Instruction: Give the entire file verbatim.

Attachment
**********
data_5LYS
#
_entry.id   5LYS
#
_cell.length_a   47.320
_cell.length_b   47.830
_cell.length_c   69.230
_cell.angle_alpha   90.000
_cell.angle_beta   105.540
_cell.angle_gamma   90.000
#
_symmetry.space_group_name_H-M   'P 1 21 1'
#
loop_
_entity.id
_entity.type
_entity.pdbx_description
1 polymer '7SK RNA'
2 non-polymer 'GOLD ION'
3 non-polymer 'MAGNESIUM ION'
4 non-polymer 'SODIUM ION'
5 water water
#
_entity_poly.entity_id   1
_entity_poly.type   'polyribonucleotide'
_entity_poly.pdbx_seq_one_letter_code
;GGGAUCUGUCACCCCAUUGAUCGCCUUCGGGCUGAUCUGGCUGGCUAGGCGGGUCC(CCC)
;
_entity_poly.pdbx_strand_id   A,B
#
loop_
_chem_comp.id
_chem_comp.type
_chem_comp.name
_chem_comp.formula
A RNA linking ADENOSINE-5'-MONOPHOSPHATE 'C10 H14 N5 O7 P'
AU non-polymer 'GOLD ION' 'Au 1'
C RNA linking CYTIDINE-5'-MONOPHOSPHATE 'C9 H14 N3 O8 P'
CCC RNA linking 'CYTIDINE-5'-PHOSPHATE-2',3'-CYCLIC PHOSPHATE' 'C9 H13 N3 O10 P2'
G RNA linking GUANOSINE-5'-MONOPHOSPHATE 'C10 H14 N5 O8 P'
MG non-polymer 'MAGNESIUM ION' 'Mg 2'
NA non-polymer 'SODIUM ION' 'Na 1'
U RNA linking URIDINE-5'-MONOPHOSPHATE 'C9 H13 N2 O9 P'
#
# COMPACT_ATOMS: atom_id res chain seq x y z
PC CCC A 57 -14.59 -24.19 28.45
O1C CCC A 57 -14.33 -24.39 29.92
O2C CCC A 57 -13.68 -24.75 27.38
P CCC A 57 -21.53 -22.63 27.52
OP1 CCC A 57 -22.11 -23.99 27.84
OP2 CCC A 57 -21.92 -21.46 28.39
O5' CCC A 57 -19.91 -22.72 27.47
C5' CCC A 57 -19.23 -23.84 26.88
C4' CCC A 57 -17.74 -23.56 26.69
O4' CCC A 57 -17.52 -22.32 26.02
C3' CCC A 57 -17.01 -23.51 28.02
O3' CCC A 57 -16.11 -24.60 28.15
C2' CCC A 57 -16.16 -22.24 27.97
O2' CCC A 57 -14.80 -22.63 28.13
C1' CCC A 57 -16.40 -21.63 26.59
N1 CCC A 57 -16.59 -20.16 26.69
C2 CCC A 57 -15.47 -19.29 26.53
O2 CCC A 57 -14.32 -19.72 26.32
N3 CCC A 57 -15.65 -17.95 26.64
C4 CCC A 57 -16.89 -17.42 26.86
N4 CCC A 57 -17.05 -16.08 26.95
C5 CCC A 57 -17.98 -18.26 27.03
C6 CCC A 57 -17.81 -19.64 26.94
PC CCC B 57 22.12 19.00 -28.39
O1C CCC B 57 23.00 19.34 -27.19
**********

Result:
data_5LYS
#
_entry.id   5LYS
#
_cell.length_a   47.320
_cell.length_b   47.830
_cell.length_c   69.230
_cell.angle_alpha   90.000
_cell.angle_beta   105.540
_cell.angle_gamma   90.000
#
_symmetry.space_group_name_H-M   'P 1 21 1'
#
loop_
_entity.id
_entity.type
_entity.pdbx_description
1 polymer '7SK RNA'
2 non-polymer 'GOLD ION'
3 non-polymer 'MAGNESIUM ION'
4 non-polymer 'SODIUM ION'
5 water water
#
_entity_poly.entity_id   1
_entity_poly.type   'polyribonucleotide'
_entity_poly.pdbx_seq_one_letter_code
;GGGAUCUGUCACCCCAUUGAUCGCCUUCGGGCUGAUCUGGCUGGCUAGGCGGGUCC(CCC)
;
_entity_poly.pdbx_strand_id   A,B
#
loop_
_chem_comp.id
_chem_comp.type
_chem_comp.name
_chem_comp.formula
A RNA linking ADENOSINE-5'-MONOPHOSPHATE 'C10 H14 N5 O7 P'
AU non-polymer 'GOLD ION' 'Au 1'
C RNA linking CYTIDINE-5'-MONOPHOSPHATE 'C9 H14 N3 O8 P'
CCC RNA linking 'CYTIDINE-5'-PHOSPHATE-2',3'-CYCLIC PHOSPHATE' 'C9 H13 N3 O10 P2'
G RNA linking GUANOSINE-5'-MONOPHOSPHATE 'C10 H14 N5 O8 P'
MG non-polymer 'MAGNESIUM ION' 'Mg 2'
NA non-polymer 'SODIUM ION' 'Na 1'
U RNA linking URIDINE-5'-MONOPHOSPHATE 'C9 H13 N2 O9 P'
#
# COMPACT_ATOMS: atom_id res chain seq x y z
PC CCC A 57 -14.59 -24.19 28.45
O1C CCC A 57 -14.33 -24.39 29.92
O2C CCC A 57 -13.68 -24.75 27.38
P CCC A 57 -21.53 -22.63 27.52
OP1 CCC A 57 -22.11 -23.99 27.84
OP2 CCC A 57 -21.92 -21.46 28.39
O5' CCC A 57 -19.91 -22.72 27.47
C5' CCC A 57 -19.23 -23.84 26.88
C4' CCC A 57 -17.74 -23.56 26.69
O4' CCC A 57 -17.52 -22.32 26.02
C3' CCC A 57 -17.01 -23.51 28.02
O3' CCC A 57 -16.11 -24.60 28.15
C2' CCC A 57 -16.16 -22.24 27.97
O2' CCC A 57 -14.80 -22.63 28.13
C1' CCC A 57 -16.40 -21.63 26.59
N1 CCC A 57 -16.59 -20.16 26.69
C2 CCC A 57 -15.47 -19.29 26.53
O2 CCC A 57 -14.32 -19.72 26.32
N3 CCC A 57 -15.65 -17.95 26.64
C4 CCC A 57 -16.89 -17.42 26.86
N4 CCC A 57 -17.05 -16.08 26.95
C5 CCC A 57 -17.98 -18.26 27.03
C6 CCC A 57 -17.81 -19.64 26.94
PC CCC B 57 22.12 19.00 -28.39
O1C CCC B 57 23.00 19.34 -27.19